In the hydrocarbon recovery industry, tools can and do get stuck in the wellbore during all types of runs, be they drilling, completion, etc. Stuck tools are a source of inefficiency that cost operators significant sums of money in terms of lost days, rig time, lost production, etc. In general, once a stuck is apparent to the operator, a process to determine a depth of what is vernacularly known as the “free point” is undertaken. The free point is that point in the string that is just uphole of the stuck point. The next operation will be to create a jar as close to this point as possible while putting a left handed torque on the string in order to, hopefully, cause the string to unscrew itself right above the stuck point. This, if successfully accomplished, means that all of the string that is free will come out of the well and only leave what is stuck (the fish) behind. Avoiding having a significant amount of a string above the stuck point simplifies the fishing operation that is to follow. Unfortunately, however, this process is unreliable and therefore the art would well receive alternate systems and methods for resolving the shortcomings present in the art.

SUMMARY

A backoff sub includes a housing; and a backoff facilitator at least partially within the housing and capable of adding energy to a system within which the sub is disposable.

A well system includes a string having a plurality of joints at least one of the joints being addressable from a remote location; and one or more backoff subs each disposed at one of the plurality of joints and capable of producing one or more of a jarring action and a backoff torque action.

A method for managing a stuck string in a wellbore includes determining a freepoint of the string; addressing a backoff sub nearest and uphole of the determined freepoint; and activating a backoff facilitator in the backoff sub.

BRIEF DESCRIPTION OF THE DRAWINGS

FIG. 1 is a schematic view of a portion of a wellbore with a portion of a string therein;

FIG. 2 is a schematic view of a sub having a jar producing energetic configuration; and

FIG. 3 is a schematic view of a sub configuration that produces a left-handed torque in addition to or independent of a jar.

DETAILED DESCRIPTION

Referring to FIG. 1, a schematic view of a wellbore 10 with a portion of a string 12 therein is depicted. The string 12 comprises a series of tubular members 14 interconnected together at a number of joints 16-22 numbered individually because they are treated individually in the system disclosed herein. Further illustrated in the drawing is a material buildup 22 to simulate one possible stuck scenario.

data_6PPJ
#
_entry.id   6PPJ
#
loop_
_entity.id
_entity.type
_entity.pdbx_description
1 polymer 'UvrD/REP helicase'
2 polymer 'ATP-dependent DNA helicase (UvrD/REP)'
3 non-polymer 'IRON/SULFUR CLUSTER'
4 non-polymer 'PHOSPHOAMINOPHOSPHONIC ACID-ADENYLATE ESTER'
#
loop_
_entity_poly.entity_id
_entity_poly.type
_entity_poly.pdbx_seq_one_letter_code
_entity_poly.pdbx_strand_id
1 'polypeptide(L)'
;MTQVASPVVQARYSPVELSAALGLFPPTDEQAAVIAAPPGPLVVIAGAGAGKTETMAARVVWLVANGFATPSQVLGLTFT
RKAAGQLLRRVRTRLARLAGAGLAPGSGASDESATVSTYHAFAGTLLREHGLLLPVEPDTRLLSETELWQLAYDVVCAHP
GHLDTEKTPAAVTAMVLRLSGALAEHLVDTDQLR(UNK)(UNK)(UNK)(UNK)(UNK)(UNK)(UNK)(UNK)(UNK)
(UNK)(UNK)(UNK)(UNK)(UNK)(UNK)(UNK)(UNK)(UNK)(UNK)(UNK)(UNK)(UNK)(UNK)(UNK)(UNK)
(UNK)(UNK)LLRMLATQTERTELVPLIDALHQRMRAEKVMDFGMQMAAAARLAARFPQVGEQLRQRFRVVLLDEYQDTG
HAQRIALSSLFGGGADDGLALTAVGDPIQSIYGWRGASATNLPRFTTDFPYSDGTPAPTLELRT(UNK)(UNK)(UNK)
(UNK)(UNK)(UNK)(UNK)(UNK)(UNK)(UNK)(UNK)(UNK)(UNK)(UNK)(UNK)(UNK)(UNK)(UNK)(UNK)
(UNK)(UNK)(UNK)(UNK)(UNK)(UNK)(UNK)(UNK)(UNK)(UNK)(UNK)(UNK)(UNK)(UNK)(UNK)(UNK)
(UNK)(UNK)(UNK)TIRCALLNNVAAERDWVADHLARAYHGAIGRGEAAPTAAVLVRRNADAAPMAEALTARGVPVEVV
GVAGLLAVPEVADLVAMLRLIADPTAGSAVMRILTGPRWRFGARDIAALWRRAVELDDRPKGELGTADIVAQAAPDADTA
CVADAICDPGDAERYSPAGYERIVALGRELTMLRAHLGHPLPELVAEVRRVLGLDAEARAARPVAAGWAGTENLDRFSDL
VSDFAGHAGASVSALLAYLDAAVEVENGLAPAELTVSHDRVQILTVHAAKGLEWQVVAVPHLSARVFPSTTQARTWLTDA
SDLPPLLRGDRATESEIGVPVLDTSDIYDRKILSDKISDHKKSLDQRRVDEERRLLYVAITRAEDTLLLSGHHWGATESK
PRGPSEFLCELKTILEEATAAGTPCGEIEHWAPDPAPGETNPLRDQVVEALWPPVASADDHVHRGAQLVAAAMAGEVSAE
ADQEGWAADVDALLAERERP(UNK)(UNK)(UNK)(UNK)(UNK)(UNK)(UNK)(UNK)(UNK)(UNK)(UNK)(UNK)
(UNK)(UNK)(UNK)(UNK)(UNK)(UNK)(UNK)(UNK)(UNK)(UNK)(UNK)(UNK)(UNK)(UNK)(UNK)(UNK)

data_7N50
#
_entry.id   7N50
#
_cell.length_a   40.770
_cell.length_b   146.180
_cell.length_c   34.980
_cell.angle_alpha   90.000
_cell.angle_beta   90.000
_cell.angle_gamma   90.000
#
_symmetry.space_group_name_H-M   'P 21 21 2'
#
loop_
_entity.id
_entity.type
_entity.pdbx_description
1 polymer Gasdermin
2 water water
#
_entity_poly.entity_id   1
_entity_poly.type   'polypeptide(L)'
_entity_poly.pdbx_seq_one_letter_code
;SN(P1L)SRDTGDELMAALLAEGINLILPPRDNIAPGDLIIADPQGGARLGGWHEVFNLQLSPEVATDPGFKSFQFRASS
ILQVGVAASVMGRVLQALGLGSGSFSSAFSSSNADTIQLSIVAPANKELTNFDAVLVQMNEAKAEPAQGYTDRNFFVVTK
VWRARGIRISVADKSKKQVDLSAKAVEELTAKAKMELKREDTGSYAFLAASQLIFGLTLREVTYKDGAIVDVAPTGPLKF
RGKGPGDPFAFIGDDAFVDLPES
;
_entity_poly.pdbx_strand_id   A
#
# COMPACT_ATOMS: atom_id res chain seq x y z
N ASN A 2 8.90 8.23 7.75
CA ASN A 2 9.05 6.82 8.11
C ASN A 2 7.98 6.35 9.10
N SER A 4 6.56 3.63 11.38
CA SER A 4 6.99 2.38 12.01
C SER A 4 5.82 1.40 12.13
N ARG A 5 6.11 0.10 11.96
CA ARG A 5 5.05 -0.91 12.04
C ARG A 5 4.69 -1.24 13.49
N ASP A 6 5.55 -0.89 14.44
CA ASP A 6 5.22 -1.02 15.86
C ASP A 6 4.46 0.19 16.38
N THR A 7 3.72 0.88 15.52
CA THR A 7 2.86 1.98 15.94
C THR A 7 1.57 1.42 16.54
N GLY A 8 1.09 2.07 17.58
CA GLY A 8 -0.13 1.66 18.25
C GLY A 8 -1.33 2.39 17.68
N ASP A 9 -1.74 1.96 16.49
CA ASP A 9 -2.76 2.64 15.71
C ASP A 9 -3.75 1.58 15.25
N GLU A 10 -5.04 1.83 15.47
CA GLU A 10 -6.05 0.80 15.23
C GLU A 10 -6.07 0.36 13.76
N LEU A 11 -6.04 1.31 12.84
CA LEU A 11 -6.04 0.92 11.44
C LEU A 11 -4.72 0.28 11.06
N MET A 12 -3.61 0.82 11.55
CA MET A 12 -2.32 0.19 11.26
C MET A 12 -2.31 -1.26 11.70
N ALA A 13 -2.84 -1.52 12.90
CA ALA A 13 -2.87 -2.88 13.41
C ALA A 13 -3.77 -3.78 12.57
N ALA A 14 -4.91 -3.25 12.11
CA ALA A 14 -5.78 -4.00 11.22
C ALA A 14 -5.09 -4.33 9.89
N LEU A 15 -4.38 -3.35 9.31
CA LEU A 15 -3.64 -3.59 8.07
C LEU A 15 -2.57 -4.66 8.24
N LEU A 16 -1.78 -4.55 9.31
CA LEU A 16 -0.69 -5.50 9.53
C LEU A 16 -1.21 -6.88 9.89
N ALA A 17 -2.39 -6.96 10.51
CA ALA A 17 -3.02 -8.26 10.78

Each of the interconnections 16-22 is an individually addressable connection configured as a backoff sub having a backoff facilitator disposed at least partially within a housing. The facilitator is such as but not limited to an explosive backoff charge, an acoustic generator, a spark gap tool, a low pressure chamber, a piezoelectric device, a torque producer, etc. The individual sections 14 of the string 12 further include a high bandwidth communications conduit (not shown) that may be provided by, for example, utilizing a wired pipe commercially available from Grant Prideco, Houston Tex., or may be provided by utilizing an umbilical. The high bandwidth communication provided by the conduit allows for addressability at a number of places along the string, and in some embodiments, each joint of the string 12. Therefore, upon determining the location of the stuck point/free point of a string that is experiencing difficulty, a specific addressable backoff facilitator may be activated. This may occur while left hand torque is applied to the string simultaneously from a remote location (e.g. surface) or the backoff facilitator itself may create backoff torque, or both. Where only a jar is to be produced, a charge similar to those commercially available (string shot back off tool from Baker Hughes Inc., for example) for use on wireline or any other the other facilitators noted above might be employed and can be incorporated into the string 12 as its own sub, for example, screwing into the string at each joint. This is schematically illustrated in FIG. 2. If torque is intended to be generated by the configuration, a torque producing sub is employed in one or more joints as illustrated in FIG. 3.